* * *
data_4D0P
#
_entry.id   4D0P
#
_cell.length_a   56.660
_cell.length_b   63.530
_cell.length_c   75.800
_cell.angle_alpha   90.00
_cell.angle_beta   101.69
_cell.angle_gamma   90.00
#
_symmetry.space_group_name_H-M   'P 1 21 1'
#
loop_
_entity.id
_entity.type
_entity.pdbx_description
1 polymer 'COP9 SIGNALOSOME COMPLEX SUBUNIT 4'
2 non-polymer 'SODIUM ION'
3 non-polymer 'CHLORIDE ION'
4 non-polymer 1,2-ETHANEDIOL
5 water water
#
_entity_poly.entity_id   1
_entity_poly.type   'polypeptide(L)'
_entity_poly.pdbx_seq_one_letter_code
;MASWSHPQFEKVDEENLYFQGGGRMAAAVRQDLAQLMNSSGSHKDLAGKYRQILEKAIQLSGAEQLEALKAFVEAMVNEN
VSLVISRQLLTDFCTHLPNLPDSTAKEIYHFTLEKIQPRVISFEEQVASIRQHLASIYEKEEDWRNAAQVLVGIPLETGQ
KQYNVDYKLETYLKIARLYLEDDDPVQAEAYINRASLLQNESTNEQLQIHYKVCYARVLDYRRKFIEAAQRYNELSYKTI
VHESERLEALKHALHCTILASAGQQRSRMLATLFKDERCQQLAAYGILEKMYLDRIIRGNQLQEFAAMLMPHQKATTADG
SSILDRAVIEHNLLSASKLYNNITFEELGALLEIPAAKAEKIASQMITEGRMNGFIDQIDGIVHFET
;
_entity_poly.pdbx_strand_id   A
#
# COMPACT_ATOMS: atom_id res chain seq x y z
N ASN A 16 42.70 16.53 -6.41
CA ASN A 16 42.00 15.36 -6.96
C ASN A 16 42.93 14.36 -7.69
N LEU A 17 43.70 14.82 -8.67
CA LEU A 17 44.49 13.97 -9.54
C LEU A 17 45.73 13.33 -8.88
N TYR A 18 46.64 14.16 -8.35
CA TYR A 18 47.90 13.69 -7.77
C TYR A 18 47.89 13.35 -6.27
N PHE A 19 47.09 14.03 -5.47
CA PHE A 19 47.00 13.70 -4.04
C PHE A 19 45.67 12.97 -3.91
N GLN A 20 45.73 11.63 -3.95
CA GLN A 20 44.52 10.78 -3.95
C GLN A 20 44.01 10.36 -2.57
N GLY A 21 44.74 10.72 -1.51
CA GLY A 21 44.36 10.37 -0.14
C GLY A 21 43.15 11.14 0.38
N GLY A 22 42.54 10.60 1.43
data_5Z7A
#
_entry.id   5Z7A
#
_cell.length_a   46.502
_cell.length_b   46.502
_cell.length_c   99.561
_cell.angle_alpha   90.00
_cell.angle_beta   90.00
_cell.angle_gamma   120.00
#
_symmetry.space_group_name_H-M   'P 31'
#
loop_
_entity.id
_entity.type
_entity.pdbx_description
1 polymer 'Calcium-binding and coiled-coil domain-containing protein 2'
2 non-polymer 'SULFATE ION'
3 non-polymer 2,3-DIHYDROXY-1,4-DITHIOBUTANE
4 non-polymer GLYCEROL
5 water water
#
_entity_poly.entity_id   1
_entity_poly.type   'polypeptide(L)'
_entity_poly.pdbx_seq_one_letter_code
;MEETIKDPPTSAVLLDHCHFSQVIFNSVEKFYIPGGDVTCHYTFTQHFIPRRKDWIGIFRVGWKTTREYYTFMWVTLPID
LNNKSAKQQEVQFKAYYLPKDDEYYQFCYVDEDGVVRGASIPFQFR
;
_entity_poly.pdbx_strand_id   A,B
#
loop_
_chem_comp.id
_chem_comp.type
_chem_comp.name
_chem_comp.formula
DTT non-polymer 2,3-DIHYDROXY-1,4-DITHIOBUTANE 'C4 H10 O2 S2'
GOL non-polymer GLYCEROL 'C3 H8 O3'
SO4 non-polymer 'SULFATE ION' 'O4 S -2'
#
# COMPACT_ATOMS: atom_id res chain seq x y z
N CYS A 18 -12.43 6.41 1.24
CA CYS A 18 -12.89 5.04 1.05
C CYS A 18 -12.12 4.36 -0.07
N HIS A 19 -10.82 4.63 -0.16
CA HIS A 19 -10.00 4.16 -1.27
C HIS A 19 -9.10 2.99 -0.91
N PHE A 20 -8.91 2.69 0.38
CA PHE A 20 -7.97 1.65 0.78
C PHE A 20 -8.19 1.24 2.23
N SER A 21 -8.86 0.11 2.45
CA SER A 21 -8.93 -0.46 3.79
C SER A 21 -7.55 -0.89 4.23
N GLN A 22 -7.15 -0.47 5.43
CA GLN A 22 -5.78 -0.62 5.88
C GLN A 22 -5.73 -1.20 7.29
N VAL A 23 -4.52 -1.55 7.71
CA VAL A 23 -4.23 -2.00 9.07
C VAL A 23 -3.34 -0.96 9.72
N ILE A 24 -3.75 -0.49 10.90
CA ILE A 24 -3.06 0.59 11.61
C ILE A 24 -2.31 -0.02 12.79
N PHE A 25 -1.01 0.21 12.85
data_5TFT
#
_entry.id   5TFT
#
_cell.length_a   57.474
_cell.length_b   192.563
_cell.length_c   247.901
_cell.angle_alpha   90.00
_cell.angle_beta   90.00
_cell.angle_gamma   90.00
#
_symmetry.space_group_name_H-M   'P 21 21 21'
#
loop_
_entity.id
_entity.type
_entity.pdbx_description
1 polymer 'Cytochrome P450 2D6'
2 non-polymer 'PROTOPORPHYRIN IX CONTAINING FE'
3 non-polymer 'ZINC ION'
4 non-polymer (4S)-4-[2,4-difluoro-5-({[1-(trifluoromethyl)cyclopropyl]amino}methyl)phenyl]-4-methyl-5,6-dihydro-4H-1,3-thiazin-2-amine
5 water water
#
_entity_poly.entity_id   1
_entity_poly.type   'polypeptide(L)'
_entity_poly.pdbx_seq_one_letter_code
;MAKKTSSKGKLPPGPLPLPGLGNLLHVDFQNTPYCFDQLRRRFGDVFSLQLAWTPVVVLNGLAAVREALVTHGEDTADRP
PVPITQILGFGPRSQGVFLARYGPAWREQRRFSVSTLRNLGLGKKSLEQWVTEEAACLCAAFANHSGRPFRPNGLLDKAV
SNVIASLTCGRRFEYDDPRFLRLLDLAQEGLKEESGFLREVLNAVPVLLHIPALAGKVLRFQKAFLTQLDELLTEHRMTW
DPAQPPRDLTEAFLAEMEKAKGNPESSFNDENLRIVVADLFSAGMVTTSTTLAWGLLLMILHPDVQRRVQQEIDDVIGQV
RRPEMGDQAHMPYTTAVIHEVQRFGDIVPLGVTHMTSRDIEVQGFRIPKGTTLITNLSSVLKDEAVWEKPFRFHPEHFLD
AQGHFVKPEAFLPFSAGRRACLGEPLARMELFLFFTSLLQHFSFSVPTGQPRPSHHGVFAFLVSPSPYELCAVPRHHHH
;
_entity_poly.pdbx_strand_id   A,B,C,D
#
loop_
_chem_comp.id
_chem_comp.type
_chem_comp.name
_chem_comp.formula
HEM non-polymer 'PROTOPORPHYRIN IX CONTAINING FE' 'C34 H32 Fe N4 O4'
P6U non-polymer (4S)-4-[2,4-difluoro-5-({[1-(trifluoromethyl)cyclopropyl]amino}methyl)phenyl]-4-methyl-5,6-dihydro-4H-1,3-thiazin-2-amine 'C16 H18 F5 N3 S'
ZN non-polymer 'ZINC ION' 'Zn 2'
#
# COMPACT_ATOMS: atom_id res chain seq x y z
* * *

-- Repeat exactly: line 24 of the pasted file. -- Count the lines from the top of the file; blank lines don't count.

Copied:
_entity_poly.entity_id   1